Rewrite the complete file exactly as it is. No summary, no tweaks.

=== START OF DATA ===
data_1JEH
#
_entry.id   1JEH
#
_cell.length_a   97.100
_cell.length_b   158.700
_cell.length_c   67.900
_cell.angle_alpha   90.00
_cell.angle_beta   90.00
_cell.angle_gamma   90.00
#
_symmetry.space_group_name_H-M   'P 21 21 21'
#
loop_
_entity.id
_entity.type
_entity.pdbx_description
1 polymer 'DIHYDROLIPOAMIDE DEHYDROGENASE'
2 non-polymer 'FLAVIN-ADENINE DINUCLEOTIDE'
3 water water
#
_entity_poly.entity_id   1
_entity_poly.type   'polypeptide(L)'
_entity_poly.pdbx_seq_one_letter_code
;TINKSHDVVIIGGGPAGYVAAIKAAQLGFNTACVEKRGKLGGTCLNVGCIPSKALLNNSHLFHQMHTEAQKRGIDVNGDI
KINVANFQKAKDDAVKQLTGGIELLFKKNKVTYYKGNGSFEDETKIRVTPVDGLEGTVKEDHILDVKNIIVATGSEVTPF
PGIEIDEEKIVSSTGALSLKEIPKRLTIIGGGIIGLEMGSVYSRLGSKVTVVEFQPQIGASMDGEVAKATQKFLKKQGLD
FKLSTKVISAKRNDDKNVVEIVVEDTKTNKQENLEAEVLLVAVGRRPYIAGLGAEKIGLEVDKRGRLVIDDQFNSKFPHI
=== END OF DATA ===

data_1JEH
#
_entry.id   1JEH
#
_cell.length_a   97.100
_cell.length_b   158.700
_cell.length_c   67.900
_cell.angle_alpha   90.00
_cell.angle_beta   90.00
_cell.angle_gamma   90.00
#
_symmetry.space_group_name_H-M   'P 21 21 21'
#
loop_
_entity.id
_entity.type
_entity.pdbx_description
1 polymer 'DIHYDROLIPOAMIDE DEHYDROGENASE'
2 non-polymer 'FLAVIN-ADENINE DINUCLEOTIDE'
3 water water
#
_entity_poly.entity_id   1
_entity_poly.type   'polypeptide(L)'
_entity_poly.pdbx_seq_one_letter_code
;TINKSHDVVIIGGGPAGYVAAIKAAQLGFNTACVEKRGKLGGTCLNVGCIPSKALLNNSHLFHQMHTEAQKRGIDVNGDI
KINVANFQKAKDDAVKQLTGGIELLFKKNKVTYYKGNGSFEDETKIRVTPVDGLEGTVKEDHILDVKNIIVATGSEVTPF
PGIEIDEEKIVSSTGALSLKEIPKRLTIIGGGIIGLEMGSVYSRLGSKVTVVEFQPQIGASMDGEVAKATQKFLKKQGLD
FKLSTKVISAKRNDDKNVVEIVVEDTKTNKQENLEAEVLLVAVGRRPYIAGLGAEKIGLEVDKRGRLVIDDQFNSKFPHI